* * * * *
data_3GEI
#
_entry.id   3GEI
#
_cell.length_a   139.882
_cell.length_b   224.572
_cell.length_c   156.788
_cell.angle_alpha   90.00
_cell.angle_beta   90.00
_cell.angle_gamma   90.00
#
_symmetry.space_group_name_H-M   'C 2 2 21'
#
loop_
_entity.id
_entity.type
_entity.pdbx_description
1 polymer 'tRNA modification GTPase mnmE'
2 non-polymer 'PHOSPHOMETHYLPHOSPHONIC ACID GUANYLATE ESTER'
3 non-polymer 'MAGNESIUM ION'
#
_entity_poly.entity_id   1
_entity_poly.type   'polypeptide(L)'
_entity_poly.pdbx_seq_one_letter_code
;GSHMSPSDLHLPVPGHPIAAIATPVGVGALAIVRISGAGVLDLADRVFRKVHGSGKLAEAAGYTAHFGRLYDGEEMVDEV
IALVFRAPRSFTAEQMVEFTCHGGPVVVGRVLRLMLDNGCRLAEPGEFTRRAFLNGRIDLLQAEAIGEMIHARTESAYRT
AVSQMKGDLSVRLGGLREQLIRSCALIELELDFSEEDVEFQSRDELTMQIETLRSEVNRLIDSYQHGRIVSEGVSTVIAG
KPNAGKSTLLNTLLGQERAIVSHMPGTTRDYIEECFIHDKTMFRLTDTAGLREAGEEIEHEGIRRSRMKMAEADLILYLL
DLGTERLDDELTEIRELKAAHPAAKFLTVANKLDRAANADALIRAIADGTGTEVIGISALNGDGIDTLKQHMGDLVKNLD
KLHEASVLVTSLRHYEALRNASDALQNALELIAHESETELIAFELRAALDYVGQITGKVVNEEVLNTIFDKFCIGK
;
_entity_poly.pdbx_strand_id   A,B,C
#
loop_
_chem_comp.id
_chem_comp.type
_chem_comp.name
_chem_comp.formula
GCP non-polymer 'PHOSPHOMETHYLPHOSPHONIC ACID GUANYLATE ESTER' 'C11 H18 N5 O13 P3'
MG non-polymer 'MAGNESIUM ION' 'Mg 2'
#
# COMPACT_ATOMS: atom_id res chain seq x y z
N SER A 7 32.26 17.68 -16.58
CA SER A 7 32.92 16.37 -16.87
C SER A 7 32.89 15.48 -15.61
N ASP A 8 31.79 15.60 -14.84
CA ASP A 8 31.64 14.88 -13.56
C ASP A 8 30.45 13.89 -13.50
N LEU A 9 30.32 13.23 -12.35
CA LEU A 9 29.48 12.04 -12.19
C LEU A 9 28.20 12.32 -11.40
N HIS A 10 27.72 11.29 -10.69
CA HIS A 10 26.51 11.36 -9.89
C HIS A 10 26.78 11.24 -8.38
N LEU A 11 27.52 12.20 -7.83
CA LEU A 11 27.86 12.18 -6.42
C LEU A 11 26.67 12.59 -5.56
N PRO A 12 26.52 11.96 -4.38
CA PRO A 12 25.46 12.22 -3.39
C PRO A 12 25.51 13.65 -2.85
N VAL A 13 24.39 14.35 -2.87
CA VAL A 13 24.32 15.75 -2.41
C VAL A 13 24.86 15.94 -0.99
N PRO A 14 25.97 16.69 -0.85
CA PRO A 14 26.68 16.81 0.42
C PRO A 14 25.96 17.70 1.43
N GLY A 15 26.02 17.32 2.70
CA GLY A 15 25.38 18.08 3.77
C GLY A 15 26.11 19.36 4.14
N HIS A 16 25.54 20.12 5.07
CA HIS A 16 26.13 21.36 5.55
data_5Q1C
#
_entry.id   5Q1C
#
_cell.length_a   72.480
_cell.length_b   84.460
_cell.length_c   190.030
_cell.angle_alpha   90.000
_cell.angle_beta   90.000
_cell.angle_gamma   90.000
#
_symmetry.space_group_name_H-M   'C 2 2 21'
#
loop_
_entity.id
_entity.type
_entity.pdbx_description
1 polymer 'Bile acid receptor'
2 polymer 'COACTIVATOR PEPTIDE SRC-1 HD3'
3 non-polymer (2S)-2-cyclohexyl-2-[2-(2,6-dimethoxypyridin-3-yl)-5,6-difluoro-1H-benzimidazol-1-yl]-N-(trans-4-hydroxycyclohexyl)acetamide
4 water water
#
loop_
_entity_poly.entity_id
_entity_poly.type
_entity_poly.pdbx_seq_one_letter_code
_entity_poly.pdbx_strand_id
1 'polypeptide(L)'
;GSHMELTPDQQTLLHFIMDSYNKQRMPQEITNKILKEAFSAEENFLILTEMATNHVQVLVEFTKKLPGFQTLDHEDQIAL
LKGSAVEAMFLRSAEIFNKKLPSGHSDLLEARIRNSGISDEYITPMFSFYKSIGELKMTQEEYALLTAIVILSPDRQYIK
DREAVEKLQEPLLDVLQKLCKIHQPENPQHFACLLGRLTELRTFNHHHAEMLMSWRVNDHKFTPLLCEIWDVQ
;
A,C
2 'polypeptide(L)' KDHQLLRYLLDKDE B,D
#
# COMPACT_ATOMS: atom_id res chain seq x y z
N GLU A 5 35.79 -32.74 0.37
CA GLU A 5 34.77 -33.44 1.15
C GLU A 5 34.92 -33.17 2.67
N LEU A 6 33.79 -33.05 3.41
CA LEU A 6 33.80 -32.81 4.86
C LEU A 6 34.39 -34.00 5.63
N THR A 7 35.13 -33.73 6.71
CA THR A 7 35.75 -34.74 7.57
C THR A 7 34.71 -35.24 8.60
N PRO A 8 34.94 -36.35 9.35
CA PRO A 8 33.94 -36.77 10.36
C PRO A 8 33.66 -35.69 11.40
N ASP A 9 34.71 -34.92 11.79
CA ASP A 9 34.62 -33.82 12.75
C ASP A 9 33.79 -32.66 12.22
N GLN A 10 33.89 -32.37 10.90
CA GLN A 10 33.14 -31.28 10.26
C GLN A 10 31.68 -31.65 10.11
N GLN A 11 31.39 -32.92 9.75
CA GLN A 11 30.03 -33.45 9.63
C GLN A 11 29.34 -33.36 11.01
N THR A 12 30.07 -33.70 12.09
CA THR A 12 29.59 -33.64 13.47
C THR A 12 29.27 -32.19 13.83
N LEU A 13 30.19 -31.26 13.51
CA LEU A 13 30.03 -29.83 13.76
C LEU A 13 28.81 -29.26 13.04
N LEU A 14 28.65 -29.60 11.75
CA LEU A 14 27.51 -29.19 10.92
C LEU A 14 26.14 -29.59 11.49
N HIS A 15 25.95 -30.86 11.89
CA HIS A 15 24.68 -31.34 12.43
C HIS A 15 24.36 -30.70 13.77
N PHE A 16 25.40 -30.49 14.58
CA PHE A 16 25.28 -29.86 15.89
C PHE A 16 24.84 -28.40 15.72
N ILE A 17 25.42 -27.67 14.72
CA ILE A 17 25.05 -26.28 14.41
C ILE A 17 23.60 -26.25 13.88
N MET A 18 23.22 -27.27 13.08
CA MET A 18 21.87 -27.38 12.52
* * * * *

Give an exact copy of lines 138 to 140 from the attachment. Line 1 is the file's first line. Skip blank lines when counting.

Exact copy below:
N HIS A 15 25.95 -30.86 11.89
CA HIS A 15 24.68 -31.34 12.43
C HIS A 15 24.36 -30.70 13.77